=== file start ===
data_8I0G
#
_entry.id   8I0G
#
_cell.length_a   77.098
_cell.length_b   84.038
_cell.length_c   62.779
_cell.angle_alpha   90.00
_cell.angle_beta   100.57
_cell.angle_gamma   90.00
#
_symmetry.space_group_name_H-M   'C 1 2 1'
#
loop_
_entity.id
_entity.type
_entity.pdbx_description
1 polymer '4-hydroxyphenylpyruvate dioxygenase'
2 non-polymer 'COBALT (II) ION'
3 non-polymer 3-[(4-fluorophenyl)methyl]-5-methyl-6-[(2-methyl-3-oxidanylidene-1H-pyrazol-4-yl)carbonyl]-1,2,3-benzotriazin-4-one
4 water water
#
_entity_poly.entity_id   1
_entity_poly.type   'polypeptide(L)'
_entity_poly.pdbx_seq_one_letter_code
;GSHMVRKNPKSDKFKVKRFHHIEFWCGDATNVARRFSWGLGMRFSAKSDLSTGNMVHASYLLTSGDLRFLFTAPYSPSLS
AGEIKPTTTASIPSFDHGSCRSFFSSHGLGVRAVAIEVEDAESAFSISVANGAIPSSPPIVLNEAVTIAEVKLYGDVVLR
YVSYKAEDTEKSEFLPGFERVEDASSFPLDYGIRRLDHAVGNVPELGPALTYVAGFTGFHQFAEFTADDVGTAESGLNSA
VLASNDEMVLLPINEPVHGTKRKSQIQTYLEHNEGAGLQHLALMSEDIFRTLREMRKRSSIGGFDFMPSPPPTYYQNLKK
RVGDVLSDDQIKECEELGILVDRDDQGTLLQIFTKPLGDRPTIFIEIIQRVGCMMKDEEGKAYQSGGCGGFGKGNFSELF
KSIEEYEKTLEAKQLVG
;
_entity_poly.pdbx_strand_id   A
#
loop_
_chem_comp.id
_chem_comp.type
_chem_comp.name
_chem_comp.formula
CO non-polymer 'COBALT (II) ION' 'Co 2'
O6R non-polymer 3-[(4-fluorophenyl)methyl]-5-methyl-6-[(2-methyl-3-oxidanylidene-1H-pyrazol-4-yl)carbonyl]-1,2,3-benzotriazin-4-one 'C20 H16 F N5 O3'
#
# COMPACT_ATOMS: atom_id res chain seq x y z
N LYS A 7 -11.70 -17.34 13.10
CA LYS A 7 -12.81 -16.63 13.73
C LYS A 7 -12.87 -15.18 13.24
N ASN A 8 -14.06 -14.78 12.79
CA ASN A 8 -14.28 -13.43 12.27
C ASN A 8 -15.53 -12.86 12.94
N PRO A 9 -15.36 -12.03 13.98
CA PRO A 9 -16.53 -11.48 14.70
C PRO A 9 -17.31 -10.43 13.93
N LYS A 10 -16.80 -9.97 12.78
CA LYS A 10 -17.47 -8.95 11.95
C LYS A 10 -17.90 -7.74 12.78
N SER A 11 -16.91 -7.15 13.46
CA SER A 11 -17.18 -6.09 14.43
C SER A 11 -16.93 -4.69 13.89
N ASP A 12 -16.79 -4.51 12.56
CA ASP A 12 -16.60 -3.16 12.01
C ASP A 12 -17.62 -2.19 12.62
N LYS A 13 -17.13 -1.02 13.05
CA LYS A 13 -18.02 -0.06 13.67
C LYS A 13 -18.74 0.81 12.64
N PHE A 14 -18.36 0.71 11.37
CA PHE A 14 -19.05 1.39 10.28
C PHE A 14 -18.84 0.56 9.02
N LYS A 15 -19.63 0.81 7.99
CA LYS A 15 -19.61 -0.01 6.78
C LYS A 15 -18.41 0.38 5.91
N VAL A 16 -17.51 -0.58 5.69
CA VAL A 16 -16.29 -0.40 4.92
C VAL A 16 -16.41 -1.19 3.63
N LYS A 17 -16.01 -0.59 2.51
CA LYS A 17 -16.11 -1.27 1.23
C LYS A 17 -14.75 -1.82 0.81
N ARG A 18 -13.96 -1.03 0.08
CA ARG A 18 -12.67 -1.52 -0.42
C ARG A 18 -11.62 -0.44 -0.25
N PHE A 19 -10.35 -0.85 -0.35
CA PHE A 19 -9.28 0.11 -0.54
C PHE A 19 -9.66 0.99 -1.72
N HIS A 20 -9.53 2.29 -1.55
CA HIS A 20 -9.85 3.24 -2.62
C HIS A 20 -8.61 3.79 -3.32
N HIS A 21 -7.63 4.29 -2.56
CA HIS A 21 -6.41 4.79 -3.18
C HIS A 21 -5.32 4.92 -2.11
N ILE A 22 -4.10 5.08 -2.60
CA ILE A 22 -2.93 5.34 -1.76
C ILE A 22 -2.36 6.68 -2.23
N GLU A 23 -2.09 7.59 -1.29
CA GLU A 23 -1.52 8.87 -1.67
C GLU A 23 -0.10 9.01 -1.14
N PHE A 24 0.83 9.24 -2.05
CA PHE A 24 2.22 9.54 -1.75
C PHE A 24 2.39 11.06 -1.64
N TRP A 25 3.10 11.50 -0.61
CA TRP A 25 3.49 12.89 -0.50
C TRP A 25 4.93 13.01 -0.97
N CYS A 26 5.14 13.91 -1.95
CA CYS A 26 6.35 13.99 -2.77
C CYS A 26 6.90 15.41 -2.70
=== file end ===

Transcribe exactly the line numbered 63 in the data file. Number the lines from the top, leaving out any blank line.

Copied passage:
CA LYS A 13 -18.02 -0.06 13.67